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Case Basics
Docket No. 
Los Angeles
(on behalf of Respondent)
(on behalf of Petitioner)
Facts of the Case 

In 1976, police officers of the City of Los Angeles stopped Adolph Lyons for a traffic code violation. Although Lyons offered no resistance, the officers, without provocation, seized Lyons and applied a chokehold. The hold rendered Lyons unconscious and damaged his larynx. Along with damages against the officers, Lyons sought an injunction against the City barring the use of such control holds.


Did Lyons's injunction against the use of police chokeholds meet the threshold requirements imposed by Article III of the Constitution?

Decision: 5 votes for Lyons, 4 vote(s) against
Legal provision: Article 3, Section 2, Paragraph 1: Case or Controversy Requirement

No. In a 5-to-4 decision, the Court held that federal courts were without jurisdiction to entertain Lyons' claim for injunctive relief. The fact that Lyons had been choked once did nothing to establish "a real and immediate threat that he would again be stopped. . .by an officer who would illegally choke him into unconsciousness." The Court held that in order to establish an actual controversy, Lyons would have to show either 1) that all Los Angeles police officers always choked citizens with whom they had encounters, or 2) that the City ordered or authorized officers to act in such a manner. Lyons was thus limited to suing the police and the city for individual damages.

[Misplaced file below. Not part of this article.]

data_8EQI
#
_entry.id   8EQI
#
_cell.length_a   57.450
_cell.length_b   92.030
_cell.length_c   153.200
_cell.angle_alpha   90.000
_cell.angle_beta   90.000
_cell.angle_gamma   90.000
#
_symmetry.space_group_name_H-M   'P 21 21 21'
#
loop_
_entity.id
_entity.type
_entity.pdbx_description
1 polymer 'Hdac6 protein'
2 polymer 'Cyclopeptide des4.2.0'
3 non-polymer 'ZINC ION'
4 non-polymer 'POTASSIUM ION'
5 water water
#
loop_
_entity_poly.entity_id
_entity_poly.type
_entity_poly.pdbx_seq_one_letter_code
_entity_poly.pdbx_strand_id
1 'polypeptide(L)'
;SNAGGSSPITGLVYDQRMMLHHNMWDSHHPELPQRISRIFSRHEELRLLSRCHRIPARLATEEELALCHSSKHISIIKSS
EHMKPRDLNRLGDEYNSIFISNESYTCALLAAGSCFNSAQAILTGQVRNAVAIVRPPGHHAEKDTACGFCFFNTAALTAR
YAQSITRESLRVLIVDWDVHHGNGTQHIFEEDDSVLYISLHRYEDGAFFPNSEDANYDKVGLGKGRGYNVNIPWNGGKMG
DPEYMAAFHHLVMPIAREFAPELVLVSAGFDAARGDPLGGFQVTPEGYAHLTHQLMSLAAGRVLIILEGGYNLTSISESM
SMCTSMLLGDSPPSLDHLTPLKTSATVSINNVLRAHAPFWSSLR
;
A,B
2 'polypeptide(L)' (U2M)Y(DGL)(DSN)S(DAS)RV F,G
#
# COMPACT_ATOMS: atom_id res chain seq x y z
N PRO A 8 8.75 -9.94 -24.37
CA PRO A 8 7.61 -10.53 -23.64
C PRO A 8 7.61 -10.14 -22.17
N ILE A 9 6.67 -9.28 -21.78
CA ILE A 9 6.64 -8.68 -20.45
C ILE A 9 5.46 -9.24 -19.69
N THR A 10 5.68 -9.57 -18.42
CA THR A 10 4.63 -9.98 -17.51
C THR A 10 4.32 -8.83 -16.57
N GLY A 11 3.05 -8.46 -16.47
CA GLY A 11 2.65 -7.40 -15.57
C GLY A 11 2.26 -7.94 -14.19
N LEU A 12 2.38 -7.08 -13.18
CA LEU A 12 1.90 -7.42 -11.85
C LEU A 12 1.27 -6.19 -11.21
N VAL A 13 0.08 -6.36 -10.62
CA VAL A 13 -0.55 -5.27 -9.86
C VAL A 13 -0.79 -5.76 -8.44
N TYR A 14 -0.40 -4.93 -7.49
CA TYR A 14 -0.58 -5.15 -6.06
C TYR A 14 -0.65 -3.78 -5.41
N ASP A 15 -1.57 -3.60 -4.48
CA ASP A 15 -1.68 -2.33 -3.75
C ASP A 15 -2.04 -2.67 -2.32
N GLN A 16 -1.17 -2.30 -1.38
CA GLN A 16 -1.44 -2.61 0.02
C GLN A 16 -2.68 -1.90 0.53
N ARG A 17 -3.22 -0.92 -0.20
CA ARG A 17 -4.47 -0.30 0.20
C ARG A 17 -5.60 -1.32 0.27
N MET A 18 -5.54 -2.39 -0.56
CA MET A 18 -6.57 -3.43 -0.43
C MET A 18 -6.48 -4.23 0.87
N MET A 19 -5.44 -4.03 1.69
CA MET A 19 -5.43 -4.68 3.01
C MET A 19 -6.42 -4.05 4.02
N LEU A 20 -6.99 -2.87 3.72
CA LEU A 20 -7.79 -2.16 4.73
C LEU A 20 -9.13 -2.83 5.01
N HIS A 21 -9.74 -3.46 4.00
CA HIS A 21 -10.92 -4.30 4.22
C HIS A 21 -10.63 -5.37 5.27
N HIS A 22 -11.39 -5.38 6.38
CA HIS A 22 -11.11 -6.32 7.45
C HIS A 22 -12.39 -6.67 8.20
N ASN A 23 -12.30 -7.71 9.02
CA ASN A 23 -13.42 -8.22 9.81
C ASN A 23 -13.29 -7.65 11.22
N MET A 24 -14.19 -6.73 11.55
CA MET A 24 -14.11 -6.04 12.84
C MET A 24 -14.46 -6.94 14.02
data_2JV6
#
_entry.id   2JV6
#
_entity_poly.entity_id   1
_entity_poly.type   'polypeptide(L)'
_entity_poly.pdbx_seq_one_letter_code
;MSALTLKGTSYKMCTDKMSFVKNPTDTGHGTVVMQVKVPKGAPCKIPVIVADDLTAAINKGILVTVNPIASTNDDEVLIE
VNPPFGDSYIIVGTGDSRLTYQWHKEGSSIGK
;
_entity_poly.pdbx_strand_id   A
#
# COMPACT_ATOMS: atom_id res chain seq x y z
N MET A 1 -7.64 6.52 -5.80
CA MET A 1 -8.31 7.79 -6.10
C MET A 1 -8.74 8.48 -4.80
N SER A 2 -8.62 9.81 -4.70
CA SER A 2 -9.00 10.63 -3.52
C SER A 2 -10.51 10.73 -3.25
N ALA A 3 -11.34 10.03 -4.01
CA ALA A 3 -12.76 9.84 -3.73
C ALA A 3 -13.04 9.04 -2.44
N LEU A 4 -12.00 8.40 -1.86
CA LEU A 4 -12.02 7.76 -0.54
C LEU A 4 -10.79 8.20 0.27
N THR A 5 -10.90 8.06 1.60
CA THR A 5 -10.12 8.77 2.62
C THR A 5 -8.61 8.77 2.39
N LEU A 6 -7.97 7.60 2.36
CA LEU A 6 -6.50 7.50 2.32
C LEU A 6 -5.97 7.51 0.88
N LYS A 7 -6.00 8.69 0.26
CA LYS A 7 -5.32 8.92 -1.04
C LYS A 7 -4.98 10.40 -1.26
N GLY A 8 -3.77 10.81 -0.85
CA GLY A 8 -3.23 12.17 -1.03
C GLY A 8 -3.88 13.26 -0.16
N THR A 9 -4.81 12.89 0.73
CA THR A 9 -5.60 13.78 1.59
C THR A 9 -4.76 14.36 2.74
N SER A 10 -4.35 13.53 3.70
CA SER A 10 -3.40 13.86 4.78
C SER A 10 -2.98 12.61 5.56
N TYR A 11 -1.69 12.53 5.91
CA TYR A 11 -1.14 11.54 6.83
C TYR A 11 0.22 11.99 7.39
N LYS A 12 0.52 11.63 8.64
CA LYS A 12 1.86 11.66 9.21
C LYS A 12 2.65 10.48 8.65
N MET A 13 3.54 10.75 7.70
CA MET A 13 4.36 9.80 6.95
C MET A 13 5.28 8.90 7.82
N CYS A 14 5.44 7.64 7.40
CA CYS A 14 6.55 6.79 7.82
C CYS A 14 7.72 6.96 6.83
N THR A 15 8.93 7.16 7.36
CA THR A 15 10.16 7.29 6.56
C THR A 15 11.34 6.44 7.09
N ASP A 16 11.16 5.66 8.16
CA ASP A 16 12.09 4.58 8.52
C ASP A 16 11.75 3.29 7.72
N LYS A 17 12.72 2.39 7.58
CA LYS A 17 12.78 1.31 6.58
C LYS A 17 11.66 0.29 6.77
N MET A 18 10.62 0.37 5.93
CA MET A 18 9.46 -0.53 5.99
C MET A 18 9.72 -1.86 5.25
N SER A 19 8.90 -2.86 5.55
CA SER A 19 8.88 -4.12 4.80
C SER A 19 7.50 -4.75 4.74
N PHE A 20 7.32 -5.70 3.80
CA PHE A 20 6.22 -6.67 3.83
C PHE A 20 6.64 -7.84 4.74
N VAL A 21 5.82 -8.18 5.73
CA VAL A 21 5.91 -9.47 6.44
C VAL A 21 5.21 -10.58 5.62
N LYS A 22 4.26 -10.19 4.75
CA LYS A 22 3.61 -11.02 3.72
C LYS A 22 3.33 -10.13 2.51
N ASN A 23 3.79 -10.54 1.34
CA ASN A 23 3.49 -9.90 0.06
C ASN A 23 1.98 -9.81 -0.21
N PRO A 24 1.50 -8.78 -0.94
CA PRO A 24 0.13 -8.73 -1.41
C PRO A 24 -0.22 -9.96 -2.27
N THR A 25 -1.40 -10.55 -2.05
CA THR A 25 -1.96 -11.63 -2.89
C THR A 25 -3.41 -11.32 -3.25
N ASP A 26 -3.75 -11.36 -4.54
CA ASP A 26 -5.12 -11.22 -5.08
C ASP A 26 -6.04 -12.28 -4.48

Cite this Page
LOS ANGELES v. LYONS. The Oyez Project at IIT Chicago-Kent College of Law. 29 August 2015. <http://www.oyez.org/cases/1980-1989/1982/1982_81_1064>.
LOS ANGELES v. LYONS, The Oyez Project at IIT Chicago-Kent College of Law, http://www.oyez.org/cases/1980-1989/1982/1982_81_1064 (last visited August 29, 2015).
"LOS ANGELES v. LYONS," The Oyez Project at IIT Chicago-Kent College of Law, accessed August 29, 2015, http://www.oyez.org/cases/1980-1989/1982/1982_81_1064.